Paid Family Leave Policy Brief

Last updated: March 15, 2024

Executive Summary

Rhode Island families and the economy need accessible, economically practical, and comprehensive paid family leave benefits that allow workers to care for loved ones during times of need. Temporary Caregiver Insurance (TCI) is Rhode Island’s paid family leave program and currently provides up to six weeks of job-protected, partially paid leave to care for a seriously ill child, parent, spouse, domestic partner, parent-in-law, or grandparent, or for parents to bond with a newborn, adopted, or foster child. Rhode Island was once a leader in providing paid family leave to workers. Since then, a dozen states, including neighboring Massachusetts and Connecticut, have implemented much more comprehensive paid family leave programs.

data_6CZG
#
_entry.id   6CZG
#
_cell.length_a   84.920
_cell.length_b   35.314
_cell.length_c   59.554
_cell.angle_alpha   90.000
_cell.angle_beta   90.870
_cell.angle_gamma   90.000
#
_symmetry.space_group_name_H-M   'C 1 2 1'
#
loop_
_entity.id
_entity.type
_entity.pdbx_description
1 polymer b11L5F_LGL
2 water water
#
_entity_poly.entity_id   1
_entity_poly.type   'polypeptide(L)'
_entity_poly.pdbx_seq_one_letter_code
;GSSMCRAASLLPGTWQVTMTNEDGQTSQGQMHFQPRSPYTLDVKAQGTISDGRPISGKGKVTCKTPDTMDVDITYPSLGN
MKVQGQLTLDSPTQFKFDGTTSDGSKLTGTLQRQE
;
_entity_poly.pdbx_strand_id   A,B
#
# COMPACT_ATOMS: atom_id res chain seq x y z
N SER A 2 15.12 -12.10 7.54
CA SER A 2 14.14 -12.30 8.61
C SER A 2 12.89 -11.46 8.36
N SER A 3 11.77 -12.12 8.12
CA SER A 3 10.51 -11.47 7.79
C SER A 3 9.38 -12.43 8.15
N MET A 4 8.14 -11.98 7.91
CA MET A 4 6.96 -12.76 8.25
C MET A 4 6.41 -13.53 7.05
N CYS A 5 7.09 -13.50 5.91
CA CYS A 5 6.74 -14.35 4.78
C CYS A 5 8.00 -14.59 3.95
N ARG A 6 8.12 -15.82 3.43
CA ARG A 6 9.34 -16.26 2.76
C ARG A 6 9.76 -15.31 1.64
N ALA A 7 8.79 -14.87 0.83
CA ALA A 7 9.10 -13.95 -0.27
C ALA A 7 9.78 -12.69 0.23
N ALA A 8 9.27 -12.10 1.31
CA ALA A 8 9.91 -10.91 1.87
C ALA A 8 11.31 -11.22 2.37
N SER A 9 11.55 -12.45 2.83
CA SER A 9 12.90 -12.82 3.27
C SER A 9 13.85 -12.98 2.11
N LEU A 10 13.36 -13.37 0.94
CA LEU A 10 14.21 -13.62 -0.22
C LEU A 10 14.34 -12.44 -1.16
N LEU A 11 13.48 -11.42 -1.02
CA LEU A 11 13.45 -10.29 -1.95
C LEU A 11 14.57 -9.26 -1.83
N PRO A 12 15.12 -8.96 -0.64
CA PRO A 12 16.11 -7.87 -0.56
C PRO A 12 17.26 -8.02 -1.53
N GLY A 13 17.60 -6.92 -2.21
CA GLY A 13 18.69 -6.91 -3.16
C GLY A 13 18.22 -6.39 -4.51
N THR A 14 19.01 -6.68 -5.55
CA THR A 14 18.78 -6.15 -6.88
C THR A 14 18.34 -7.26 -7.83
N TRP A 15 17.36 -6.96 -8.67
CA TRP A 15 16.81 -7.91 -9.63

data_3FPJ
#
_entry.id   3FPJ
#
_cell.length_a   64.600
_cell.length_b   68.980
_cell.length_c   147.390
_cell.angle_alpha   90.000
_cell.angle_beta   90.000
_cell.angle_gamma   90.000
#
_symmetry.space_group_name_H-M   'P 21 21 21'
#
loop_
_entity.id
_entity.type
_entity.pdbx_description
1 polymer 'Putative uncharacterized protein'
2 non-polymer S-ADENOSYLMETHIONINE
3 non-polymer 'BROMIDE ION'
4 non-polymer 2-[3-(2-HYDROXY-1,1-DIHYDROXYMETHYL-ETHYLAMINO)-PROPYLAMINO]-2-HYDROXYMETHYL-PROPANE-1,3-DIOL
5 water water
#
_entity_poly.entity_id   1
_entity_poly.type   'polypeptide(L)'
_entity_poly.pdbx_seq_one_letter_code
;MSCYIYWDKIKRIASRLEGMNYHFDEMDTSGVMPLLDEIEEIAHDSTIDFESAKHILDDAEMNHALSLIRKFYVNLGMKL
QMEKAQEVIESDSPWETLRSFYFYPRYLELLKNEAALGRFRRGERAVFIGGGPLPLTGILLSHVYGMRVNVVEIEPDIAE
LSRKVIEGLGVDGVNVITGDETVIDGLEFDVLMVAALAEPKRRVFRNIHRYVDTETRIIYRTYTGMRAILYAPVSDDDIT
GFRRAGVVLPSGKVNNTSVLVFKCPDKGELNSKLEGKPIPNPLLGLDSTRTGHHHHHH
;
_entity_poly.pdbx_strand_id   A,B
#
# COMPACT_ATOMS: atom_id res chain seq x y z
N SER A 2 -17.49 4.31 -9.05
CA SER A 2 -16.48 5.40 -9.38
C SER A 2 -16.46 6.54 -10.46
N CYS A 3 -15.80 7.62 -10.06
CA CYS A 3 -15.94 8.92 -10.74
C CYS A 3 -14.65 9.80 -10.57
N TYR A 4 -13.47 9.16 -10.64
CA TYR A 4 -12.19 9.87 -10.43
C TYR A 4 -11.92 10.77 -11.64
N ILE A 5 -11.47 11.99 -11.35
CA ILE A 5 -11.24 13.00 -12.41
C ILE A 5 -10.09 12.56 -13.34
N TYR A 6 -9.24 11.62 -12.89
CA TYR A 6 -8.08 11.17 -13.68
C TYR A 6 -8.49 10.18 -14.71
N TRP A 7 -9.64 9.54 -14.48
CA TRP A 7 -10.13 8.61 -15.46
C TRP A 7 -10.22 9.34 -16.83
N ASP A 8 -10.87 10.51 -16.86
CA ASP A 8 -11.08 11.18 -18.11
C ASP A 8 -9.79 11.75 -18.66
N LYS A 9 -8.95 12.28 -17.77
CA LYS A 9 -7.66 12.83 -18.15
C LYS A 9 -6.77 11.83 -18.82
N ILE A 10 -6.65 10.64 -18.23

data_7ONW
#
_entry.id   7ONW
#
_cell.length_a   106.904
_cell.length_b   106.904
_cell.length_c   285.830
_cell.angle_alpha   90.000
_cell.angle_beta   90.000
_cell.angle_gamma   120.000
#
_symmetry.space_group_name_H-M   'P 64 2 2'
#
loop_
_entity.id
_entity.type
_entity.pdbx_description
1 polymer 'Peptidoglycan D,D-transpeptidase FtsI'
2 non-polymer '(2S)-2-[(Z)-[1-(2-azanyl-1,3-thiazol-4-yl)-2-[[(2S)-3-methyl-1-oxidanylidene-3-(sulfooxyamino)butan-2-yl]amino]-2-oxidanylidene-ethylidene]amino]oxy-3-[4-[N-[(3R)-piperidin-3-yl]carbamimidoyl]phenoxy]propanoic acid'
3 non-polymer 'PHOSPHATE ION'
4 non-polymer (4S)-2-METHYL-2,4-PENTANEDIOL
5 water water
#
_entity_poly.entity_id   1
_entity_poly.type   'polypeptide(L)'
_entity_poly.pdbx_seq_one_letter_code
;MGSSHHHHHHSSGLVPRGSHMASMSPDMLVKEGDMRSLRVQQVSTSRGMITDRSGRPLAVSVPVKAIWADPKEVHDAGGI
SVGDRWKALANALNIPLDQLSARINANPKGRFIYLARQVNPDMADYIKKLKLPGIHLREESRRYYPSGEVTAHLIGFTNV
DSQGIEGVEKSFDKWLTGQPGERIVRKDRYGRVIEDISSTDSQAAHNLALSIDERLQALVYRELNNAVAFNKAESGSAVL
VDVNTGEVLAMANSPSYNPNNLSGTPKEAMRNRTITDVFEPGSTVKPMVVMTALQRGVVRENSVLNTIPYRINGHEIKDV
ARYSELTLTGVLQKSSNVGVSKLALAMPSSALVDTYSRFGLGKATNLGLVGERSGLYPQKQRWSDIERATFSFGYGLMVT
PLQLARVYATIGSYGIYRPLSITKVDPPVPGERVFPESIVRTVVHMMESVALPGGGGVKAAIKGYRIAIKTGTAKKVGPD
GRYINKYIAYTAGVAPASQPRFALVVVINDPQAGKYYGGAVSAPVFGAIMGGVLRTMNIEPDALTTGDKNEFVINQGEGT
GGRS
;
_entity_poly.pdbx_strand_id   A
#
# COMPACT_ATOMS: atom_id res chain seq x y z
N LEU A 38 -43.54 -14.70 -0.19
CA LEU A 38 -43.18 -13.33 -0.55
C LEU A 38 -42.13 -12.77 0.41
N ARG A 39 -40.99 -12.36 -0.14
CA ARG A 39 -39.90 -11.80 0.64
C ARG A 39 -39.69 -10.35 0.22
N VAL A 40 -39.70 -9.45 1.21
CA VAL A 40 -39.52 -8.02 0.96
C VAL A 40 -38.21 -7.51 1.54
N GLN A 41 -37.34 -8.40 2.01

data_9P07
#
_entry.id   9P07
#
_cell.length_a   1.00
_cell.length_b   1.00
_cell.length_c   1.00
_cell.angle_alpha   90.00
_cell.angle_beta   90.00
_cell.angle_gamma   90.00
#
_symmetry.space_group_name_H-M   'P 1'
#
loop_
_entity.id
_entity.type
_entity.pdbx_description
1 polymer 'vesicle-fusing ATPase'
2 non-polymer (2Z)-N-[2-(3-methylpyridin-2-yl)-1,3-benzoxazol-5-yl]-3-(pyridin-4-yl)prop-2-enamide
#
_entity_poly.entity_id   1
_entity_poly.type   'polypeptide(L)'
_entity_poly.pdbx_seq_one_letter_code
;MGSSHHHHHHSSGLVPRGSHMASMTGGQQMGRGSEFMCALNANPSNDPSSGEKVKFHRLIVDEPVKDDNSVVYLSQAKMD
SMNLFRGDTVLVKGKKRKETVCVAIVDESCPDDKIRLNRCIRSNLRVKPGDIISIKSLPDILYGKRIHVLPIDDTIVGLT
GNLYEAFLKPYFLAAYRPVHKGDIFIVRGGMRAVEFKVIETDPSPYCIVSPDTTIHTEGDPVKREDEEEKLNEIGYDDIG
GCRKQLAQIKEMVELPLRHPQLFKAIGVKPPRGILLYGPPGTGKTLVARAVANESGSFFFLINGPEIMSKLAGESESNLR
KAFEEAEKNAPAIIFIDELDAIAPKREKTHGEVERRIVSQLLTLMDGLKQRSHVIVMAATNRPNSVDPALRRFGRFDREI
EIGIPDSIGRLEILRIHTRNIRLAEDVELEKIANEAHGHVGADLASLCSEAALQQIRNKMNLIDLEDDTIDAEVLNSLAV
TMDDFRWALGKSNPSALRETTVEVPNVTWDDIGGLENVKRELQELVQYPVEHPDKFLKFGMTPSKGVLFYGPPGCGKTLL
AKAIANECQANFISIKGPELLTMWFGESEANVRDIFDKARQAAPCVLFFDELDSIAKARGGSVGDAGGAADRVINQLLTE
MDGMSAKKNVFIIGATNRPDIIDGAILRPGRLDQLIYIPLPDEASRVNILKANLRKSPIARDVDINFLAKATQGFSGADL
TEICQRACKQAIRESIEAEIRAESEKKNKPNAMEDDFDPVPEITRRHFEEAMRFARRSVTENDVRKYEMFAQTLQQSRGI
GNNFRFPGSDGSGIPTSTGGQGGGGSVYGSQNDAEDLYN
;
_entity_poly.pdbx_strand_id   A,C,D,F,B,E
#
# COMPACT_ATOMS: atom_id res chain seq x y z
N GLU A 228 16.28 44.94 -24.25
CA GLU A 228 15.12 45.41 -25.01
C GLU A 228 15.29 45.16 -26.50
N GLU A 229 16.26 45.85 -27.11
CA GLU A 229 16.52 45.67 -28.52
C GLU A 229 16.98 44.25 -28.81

This policy brief is meant to provide an overview of the history of Paid Family Leave in Rhode Island, how TCI functions (funding mechanism, application processes, and eligibility criteria etc.), and the differences between TCI and other state and federal family leave programs. This brief will also discuss the shortfalls of TCI that prevent paid family leave from being accessible and equitable for all Rhode Islanders. These shortfalls include insufficient wage replacement for low-wage workers, insufficient length of benefit period, communities of Rhode Islanders who are currently excluded from participating in the program (sole proprietors, gig workers, and members of immigrant, LGBTQ+, and foster care communities who may not have access to a qualifying family member), and lack of community awareness about the program and how to access it. Finally, the brief will outline possible legislative and administrative opportunities for the program to better achieve its fundamental purpose of ensuring it meets the needs of Rhode Island families and workers effectively. These solutions include increasing the number of weeks of paid family leave, increasing the wage replacement rate, expanding the definition of family to be more inclusive, and providing more community education about the program and its benefits.

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